Terry Bradshaw is the only Steelers player to be named MVP of the NFL.
Ben Roethlisberger should join him on that list.
Bradshaw won the award in 1978 following his finest year and maybe the best passing season for a professional quarterback in franchise history. With Pittsburgh transitioning from a power-running team to a passing offense due to new league rules and Bradshaw's emergence, along with receivers Lynn Swann and John Stallworth, No. 12 threw a league-best 28 touchdown passes en route to a 14-2 regular season record and the AFC Central divisional title.
Bradshaw continued his masterful season through two playoff victories and in Super Bowl XIII, where he threw for over 300 yards for the first time as a professional, while tossing a then-record four touchdown passes in the Steelers' 35-31 victory over Dallas, as Pittsburgh cemented its case as the team of the decade.
The Steelers don't win that third Super Bowl without Bradshaw, just as the current Steelers wouldn't have won 10 games this season without Big Ben. While he has struggled at times (e.g. Jets and Saints games), Roethlisberger has, more often than not, been the consistent heartbeat of the Steelers this year. While his consecutive six-touchdown games will stand as his most impressive statistical achievement this season, I'll point to Ben's last three games as his most impressive performances of 2014.
Since that disappointing loss to the Saints, the Steelers are 3-0, with Big Ben completing 69 percent of his passes for an average of 310 yards passing per game during that span. He's thrown four touchdowns against zero interceptions with a passer rating of 113.3. Over the past two games, Roethlisberger has completed 75 percent of his passes while leading a balanced, efficient offensive attack.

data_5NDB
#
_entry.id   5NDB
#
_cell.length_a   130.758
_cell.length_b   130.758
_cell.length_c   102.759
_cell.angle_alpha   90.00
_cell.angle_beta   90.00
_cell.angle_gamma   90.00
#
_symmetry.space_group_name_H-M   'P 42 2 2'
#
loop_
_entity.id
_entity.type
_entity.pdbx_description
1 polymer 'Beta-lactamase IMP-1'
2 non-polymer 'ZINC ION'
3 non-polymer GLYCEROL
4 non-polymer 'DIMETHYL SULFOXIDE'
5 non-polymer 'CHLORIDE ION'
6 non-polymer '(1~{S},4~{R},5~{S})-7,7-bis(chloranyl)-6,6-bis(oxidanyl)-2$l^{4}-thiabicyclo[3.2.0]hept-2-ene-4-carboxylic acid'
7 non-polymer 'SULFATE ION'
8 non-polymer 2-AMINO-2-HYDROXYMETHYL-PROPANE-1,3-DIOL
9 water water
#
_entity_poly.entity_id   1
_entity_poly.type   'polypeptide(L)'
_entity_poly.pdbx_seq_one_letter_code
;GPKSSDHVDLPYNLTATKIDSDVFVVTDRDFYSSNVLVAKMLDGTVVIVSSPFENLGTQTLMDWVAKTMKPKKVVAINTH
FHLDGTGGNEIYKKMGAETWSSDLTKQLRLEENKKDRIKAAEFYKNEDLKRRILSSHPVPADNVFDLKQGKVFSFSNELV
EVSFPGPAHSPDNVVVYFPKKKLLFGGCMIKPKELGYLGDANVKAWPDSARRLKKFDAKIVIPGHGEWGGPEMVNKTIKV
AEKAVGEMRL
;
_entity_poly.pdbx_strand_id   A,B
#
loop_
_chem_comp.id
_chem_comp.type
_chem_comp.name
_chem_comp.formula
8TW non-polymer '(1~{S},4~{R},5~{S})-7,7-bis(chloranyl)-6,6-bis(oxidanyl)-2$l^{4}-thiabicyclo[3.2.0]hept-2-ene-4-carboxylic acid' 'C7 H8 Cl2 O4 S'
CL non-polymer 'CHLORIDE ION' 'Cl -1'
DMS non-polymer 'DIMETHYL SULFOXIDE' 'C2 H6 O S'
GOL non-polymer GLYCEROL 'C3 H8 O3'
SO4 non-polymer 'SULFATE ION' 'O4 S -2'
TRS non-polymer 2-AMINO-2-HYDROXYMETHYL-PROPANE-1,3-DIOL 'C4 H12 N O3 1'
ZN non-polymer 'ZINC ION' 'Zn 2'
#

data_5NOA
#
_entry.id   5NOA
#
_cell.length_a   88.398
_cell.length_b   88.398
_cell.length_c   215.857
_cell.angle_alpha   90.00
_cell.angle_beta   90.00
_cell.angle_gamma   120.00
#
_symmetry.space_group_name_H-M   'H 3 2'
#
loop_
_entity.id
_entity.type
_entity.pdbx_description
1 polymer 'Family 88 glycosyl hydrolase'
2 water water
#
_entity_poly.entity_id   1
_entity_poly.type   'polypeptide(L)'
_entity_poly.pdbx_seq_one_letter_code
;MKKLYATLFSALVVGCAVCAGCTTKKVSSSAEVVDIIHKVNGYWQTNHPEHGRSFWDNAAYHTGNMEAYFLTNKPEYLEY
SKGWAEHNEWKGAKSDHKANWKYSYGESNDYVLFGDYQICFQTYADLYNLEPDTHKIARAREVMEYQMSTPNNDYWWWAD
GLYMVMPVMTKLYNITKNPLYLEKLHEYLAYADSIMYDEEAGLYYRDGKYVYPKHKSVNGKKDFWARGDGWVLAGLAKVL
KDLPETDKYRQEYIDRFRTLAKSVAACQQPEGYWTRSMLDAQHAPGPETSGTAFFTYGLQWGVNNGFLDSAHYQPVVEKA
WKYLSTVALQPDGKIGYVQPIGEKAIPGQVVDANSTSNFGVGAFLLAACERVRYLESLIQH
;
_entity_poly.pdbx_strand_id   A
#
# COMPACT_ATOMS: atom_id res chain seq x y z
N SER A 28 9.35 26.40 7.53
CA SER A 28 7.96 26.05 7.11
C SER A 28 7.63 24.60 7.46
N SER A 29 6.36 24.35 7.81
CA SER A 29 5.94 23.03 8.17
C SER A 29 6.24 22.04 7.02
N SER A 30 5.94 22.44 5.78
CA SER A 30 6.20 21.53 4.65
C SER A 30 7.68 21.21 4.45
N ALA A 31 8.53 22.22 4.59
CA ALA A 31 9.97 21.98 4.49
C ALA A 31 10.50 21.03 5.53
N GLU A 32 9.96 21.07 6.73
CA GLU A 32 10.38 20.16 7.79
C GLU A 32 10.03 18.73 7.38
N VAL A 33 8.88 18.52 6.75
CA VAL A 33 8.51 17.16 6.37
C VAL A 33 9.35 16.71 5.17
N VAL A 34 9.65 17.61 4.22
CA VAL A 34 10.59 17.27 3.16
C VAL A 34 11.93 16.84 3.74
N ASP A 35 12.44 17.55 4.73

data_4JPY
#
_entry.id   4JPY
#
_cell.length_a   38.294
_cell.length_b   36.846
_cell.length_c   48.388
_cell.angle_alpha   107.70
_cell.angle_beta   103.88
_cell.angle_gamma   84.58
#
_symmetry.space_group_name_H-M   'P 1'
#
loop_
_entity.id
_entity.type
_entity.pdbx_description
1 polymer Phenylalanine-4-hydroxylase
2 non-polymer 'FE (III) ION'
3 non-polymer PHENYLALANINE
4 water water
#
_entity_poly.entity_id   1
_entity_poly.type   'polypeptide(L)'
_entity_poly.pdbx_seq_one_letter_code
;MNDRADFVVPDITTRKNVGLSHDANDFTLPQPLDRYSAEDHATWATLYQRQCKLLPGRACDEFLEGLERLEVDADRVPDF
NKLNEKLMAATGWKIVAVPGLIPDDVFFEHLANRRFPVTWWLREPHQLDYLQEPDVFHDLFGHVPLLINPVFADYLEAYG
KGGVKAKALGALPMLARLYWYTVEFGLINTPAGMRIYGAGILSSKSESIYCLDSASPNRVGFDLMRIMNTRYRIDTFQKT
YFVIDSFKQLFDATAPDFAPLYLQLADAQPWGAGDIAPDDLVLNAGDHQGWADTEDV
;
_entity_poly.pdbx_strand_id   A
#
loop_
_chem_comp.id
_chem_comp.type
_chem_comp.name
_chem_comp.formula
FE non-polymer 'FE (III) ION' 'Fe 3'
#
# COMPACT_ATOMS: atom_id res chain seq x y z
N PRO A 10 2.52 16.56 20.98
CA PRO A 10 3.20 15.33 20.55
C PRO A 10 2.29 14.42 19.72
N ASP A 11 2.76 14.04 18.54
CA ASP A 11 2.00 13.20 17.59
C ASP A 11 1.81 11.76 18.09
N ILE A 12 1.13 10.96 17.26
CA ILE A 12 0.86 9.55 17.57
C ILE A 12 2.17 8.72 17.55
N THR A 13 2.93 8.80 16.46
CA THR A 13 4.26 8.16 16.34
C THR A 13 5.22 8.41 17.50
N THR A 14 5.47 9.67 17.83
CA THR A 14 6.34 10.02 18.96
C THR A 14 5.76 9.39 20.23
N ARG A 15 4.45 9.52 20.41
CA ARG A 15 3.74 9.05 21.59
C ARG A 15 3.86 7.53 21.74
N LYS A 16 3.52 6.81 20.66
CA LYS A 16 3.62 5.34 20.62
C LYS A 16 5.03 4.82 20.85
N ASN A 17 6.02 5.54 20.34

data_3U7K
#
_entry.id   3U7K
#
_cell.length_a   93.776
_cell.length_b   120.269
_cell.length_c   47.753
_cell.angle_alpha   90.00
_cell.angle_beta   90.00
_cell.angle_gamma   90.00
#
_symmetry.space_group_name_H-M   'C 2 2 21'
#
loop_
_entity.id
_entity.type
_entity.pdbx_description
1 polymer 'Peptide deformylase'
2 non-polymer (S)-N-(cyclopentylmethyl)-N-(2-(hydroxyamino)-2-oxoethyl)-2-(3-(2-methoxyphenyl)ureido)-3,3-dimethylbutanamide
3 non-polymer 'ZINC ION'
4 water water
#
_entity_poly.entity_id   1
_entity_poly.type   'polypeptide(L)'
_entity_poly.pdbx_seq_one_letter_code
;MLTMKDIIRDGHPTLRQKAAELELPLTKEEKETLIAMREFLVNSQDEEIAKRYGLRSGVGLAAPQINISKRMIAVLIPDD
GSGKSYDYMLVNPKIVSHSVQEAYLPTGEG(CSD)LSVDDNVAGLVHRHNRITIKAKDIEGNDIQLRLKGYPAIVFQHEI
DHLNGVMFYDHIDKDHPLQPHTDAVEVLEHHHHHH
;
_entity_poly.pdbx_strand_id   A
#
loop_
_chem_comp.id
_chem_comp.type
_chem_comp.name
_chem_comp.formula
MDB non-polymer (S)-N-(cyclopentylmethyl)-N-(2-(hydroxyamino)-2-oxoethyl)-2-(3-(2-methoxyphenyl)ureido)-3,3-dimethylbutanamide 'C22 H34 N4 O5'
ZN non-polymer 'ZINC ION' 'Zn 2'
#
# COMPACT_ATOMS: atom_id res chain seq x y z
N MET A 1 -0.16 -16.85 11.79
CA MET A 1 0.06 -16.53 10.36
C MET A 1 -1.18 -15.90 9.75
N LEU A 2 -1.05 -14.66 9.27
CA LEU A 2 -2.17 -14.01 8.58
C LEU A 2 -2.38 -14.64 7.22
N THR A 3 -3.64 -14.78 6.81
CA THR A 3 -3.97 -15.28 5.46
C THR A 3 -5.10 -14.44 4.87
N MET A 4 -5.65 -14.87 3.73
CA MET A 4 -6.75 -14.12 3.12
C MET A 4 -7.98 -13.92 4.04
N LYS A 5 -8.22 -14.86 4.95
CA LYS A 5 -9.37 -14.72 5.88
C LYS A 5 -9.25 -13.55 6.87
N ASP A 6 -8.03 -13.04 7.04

We've seen many variations of Big Ben during his 11 seasons in Pittsburgh. We saw him in a game-manager role (unless the game called upon him to be heroic) during his first two seasons at a time when the Steelers were armored with great defenses and rushing attacks. Then he spent a few seasons in gunslinger mode after the offense had transformed into more of a passing attack, often leading to mixed results. The last three weeks has proven that Big Ben has transformed himself into another variation of himself, this time as a polished, seasoned field general. This one has been my favorite version of Roethlisberger and, if you look closely, you can see many similarities between Big Ben and Dan Marino. Both are big, strong-armed passers with the confidence, ability and commanding leadership needed to run a successful offense.
Roethlisberger has also been armed with his best offensive line in years, while also having All-Pro running back Le'Veon Bell and All-Pro receiver Antonio Brown. He continues to have the always-reliable Heath Miller at tight end. Just as Bradshaw did 35 years earlier, Big Ben is perfectly utilizing all of his talents and is creating offensive masterpieces nearly every week.
If you've read my stories before, you know I'm a big fan of John Facenda's quote: "Great teams aren't always great. They're just great when they have to be." This quote certainly applies to Big Ben, who has been nothing short of great when the Steelers have needed him most. To me, the definition of an MVP is a player that elevates himself and his team to play at their optimum level which results in both individual and team success. Big Ben has done all that and more this season, and if the Steelers finish the job against Cincinnati this Sunday, a league-MVP trophy would be an appropriate honor for a player that has been the very definition of a most-valuable player.